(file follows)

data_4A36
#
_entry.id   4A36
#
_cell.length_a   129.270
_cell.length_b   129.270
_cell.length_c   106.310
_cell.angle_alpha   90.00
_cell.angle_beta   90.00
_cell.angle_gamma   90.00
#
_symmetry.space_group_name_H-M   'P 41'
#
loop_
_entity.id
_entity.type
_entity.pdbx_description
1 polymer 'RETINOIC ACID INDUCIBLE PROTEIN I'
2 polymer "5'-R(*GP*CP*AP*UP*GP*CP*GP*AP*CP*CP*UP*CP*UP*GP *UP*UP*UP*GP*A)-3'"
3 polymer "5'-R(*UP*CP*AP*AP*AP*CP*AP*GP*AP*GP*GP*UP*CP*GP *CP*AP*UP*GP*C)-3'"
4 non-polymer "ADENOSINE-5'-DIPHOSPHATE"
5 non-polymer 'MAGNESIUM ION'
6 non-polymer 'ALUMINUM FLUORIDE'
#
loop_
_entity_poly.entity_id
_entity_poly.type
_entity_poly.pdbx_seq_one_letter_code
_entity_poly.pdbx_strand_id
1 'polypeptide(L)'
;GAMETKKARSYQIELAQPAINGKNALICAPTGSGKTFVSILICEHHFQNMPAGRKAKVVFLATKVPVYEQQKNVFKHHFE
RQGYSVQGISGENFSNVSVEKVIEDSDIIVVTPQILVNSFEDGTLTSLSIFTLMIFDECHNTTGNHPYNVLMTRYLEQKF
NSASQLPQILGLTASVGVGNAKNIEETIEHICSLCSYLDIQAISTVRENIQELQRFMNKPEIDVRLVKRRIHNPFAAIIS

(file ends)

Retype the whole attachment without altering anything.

data_4A36
#
_entry.id   4A36
#
_cell.length_a   129.270
_cell.length_b   129.270
_cell.length_c   106.310
_cell.angle_alpha   90.00
_cell.angle_beta   90.00
_cell.angle_gamma   90.00
#
_symmetry.space_group_name_H-M   'P 41'
#
loop_
_entity.id
_entity.type
_entity.pdbx_description
1 polymer 'RETINOIC ACID INDUCIBLE PROTEIN I'
2 polymer "5'-R(*GP*CP*AP*UP*GP*CP*GP*AP*CP*CP*UP*CP*UP*GP *UP*UP*UP*GP*A)-3'"
3 polymer "5'-R(*UP*CP*AP*AP*AP*CP*AP*GP*AP*GP*GP*UP*CP*GP *CP*AP*UP*GP*C)-3'"
4 non-polymer "ADENOSINE-5'-DIPHOSPHATE"
5 non-polymer 'MAGNESIUM ION'
6 non-polymer 'ALUMINUM FLUORIDE'
#
loop_
_entity_poly.entity_id
_entity_poly.type
_entity_poly.pdbx_seq_one_letter_code
_entity_poly.pdbx_strand_id
1 'polypeptide(L)'
;GAMETKKARSYQIELAQPAINGKNALICAPTGSGKTFVSILICEHHFQNMPAGRKAKVVFLATKVPVYEQQKNVFKHHFE
RQGYSVQGISGENFSNVSVEKVIEDSDIIVVTPQILVNSFEDGTLTSLSIFTLMIFDECHNTTGNHPYNVLMTRYLEQKF
NSASQLPQILGLTASVGVGNAKNIEETIEHICSLCSYLDIQAISTVRENIQELQRFMNKPEIDVRLVKRRIHNPFAAIIS